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Cricket World Cup: Australia’s 1999-2007 domination

We look back on an era of dominance for Australian cricket as they won three consecutive World Cups between 1999 and 2007.

The Australia teams of the 1990s and 2000s are regarded as some of the greatest ever to take to the field, both in Test cricket and One-Day cricket.

From the middle of the 1999 World Cup to half-way through the 2011 World Cup, Australia went undefeated for a staggering 34 games in a row.

Here is the story of how Australia dominated all that came their way on the world stage…

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1999 - Australia ease to victory after classic semi-final

After suffering a shock defeat in the 1996 final to Sri Lanka, Australia arrived in England for the 1999 final desperate to lift the trophy for the first time since 1987.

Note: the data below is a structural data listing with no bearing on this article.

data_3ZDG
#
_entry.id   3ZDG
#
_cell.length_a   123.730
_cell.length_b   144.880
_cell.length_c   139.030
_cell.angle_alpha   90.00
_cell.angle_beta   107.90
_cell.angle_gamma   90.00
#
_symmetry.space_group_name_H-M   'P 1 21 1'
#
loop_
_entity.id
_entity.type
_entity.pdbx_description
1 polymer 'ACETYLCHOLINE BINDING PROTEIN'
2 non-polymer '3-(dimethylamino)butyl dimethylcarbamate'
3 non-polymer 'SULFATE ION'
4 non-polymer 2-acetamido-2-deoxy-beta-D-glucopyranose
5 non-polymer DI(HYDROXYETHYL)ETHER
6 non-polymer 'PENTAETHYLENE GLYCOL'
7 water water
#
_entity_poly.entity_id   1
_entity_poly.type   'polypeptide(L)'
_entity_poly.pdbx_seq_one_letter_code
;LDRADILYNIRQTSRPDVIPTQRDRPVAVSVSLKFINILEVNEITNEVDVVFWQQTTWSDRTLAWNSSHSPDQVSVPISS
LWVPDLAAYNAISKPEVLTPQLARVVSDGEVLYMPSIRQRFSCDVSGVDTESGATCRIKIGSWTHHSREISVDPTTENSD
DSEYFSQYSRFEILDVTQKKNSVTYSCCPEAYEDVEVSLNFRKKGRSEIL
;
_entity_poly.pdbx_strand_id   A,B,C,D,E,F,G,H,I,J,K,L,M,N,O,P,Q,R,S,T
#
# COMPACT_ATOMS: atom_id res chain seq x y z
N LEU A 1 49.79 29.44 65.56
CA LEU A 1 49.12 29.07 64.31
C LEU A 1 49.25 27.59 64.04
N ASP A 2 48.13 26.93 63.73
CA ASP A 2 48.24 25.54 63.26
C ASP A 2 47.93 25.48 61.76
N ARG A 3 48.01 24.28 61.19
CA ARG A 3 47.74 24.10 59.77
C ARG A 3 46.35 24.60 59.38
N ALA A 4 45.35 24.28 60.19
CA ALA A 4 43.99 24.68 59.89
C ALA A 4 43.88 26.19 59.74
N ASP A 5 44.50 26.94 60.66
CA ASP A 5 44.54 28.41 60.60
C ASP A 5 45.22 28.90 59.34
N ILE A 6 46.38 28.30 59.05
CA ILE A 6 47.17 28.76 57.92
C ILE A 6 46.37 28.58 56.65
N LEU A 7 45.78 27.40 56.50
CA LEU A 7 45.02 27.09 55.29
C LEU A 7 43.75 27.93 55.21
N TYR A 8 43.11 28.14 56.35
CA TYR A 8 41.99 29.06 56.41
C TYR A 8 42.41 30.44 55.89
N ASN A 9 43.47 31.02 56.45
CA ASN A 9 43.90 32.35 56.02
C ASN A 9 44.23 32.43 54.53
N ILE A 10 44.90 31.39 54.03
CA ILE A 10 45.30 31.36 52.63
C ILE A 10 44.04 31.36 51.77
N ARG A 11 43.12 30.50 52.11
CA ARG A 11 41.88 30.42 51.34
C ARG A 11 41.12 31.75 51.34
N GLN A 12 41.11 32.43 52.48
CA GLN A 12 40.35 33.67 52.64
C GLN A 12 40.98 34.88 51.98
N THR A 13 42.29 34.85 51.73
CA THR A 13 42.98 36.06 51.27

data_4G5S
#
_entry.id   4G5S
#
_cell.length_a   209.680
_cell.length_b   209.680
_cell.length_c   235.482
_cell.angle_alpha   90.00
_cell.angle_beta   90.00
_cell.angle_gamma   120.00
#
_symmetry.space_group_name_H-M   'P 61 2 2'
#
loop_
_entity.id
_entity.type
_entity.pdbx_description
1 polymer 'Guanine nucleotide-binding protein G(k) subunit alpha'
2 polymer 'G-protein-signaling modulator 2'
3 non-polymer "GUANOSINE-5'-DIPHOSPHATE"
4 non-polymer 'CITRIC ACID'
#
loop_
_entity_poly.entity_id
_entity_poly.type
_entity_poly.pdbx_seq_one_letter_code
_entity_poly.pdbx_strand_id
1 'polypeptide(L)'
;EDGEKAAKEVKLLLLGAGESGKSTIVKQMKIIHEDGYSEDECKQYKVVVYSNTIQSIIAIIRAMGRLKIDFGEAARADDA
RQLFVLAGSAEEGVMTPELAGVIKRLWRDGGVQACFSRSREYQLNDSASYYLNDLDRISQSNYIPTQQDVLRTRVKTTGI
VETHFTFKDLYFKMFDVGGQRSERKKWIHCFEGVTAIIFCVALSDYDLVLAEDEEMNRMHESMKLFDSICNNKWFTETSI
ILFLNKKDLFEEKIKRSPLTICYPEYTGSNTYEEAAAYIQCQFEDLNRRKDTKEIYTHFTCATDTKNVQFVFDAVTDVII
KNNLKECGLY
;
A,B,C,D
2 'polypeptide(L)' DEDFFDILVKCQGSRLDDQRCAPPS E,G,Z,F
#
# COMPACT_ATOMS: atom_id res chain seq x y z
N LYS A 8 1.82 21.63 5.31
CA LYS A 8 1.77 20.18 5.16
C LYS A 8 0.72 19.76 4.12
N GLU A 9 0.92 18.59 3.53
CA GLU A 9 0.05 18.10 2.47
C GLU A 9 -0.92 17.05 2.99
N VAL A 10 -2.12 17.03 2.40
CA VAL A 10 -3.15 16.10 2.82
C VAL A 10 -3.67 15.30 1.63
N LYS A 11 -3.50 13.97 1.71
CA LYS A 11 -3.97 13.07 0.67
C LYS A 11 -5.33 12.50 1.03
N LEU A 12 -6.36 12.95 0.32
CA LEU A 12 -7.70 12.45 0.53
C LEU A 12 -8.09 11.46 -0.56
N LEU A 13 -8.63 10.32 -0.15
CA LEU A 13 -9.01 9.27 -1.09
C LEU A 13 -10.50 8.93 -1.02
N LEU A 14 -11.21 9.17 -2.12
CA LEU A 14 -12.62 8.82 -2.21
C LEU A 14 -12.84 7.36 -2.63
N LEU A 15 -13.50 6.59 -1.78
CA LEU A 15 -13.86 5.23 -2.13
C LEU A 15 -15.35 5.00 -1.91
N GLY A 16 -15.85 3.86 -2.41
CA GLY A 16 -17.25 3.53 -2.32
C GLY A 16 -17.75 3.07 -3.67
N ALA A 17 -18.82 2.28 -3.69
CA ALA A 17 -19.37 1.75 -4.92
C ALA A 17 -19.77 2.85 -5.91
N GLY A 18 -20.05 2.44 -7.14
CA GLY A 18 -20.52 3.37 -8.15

Steve Waugh captained an Australian side which boasted the likes of Adam Gilchrist, Ricky Ponting, Michael Bevan and brother Mark Waugh in the batting ranks. The bowling attack was no less formidable, with Shane Warne, Glenn McGrath and Damien Fleming spearheading Waugh’s men.

But after a routine victory over Scotland, Australia suffered surprise back-to-back defeats to New Zealand and Pakistan to leave their hopes in the balance.

The Aussies then kicked into gear, as a resounding victory over Bangladesh was followed by a composed chase against West Indies to secure qualification for the Super 6 stage.

Glenn McGrath

Results from the group stage carried over and with Pakistan and New Zealand both progressing, Australia were up against it again.

Mark Waugh produced scores of 83 and 104 as Australia overcame India and Zimbabwe, before they made the trip to Edgbaston to face South Africa with a semi-final place on the line.

Herschelle Gibbs scored a century as South Africa posted 271-7 from their 50 overs, and at 48-3 in reply, Australia needed something special to reach the semi-finals.